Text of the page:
28 June, 2010

From Taxi Rank to World Summit

Samoa’s champion Sevens team is doing far more than just winning titles, Jon Geddes discovers

THEY are the struggling rugby team made up of taxi drivers and village farmers which has revitalised the small Pacific nation of Samoa and given its people new hope following the massive devastation wreaked by last Septembers deadly tsunami.

The giant-killing Samoan sevens side has had such an impact after being crowned 2010 world champions that Prime Minister Tuilaepa Lupesoliai Sailele Malielegaoi declared a public holiday last Monday to honour the playersachievements.

And 5000 fans descended on Faleolo International Airport at 1am to give the team a heros welcome home.

The joyous scenes across Samoa are in stark contrast to the heartbreaking images of human tragedy nine months ago when the natural disaster killed 143 people and flattened entire villages.

Mr Malielegaoi told Footy Central the teams triumph had boosted the whole country as it continues to rebuild after the tsunami.

‘‘ I am very proud we have been able to achieve this distinction,’’ Mr Malielegaoi said. ‘‘But what is more important is the incentive that it will create for our young sportsmen to try to emulate the successes which these boys have been able to achieve.’’

He said the teams victory was the greatest sporting moment for a country with just 193,000 people.

The rugby minnows — crowned the kings of sevens over heavyweights such as Australia, New Zealand, South Africa and England — consist of part-timers who are now back earning their livings in the towns and villages around Samoa. Some of them arrived in their cabs for the welcome home press conference.

‘‘ Most of them are amateurs, but when it comes to rugby the six weeks before they leave they are really committed to the task ahead,’’ coach Stephen Betham said.

As a reward for topping the IRB world rankings, the players will each receive $9410 from the Government and sponsors. Captain Lolo Lui suggested he would rather the PM gave them some land.

The squad was in Rotorua preparing for the South Pacific Games when news came through that the tsunami had hit. It has provided them with extra motivation ever since.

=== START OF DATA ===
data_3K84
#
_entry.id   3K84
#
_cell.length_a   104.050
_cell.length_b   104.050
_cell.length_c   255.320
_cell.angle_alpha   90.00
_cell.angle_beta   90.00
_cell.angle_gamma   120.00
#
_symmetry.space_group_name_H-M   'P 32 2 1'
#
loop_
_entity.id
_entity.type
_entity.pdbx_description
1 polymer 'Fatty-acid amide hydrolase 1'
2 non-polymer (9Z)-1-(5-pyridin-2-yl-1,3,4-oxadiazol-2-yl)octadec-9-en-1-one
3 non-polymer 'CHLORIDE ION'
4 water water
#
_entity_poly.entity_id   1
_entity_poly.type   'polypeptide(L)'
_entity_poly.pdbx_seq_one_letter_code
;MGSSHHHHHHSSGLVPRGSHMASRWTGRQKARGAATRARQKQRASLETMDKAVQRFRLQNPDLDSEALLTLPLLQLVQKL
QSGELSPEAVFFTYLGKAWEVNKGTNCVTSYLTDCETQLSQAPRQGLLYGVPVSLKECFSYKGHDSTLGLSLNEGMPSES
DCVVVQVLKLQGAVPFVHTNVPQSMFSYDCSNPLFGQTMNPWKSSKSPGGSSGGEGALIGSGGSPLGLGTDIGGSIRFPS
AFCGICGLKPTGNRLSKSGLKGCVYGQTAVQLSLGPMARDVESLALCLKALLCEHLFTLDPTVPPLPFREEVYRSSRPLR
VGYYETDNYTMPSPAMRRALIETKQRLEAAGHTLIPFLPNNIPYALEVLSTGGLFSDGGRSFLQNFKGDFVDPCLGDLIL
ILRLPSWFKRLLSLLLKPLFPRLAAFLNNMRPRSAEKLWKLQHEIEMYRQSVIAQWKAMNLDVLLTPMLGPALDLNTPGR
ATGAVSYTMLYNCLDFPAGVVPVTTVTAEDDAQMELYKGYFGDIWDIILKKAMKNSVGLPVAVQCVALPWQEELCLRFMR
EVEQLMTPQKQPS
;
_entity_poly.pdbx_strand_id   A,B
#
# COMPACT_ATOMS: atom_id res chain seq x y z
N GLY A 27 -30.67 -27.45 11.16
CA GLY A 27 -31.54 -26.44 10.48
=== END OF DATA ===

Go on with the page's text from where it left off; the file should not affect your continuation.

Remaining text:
‘‘ That played in the back of their minds,’’ Betham said.

‘‘ That really spurred us to win the gold medal and it carried on from there. The boys have done it for the nation.’’

After arriving in Samoa, the players went to a special section of the airport to say prayers with a senior Methodist Church minister.

And for the hour-long trip on the team bus to the capital Apia, villagers lined the roadside to cheer the players.

Many burnt lanterns, some brought out Christmas decorations, others had plates of homemade food for the team.

‘‘ When we arrived we were really appreciative and really happy as the people showed their feelings,’’ said star back Mikaele Pesamino, who was voted the IRBs World Sevens Player of the Year.

The sentiment of the nation was captured by Koreti Aiono, who greeted the idols by singing Samoan ballads with other female members of her Fasitoouta village.

‘‘ This is for everyone, for the nation,’’ she said. ‘‘After the tsunami, this brings everyone up. We are all united with one spirit.’’

The country came to a halt on the public holiday as the Royal Samoan Police Band led the team in a march down Apias main street. When the players performed their traditional war dance, the Siva Tau, in the grounds of the parliament, the whole country

seemed to reverberate.

The smiles on the faces of the locals gave reason for optimism about the future.

But a trip around the areas worst hit by the tsunami revealed that while the atmosphere is tranquil, a lot of painstaking work still needs to be done to help the locals get back on their feet.

As building work goes on, crosses stand as memorials to the victims among the upturned cars and debris from destroyed homes.

Aggie Grey, who works at the legendary Aggie Greys Hotel in Apia founded by her grandmother in 1934, said her country had a long way to go.

‘‘ But Samoan people are very resilient,’’ Grey said.

‘‘ Even after what had happened they got stuck in two days later and didnt wait around for the aid.’’

Grey said the teams win had lifted spirits.

‘‘ They are the talk of the town,’’ she said. ‘‘There is hope for the Samoan people now, especially for the young kids who want to be rugby players,’’ she said.

SOURCE: Rugby Central (dailytelegraph.com.au)

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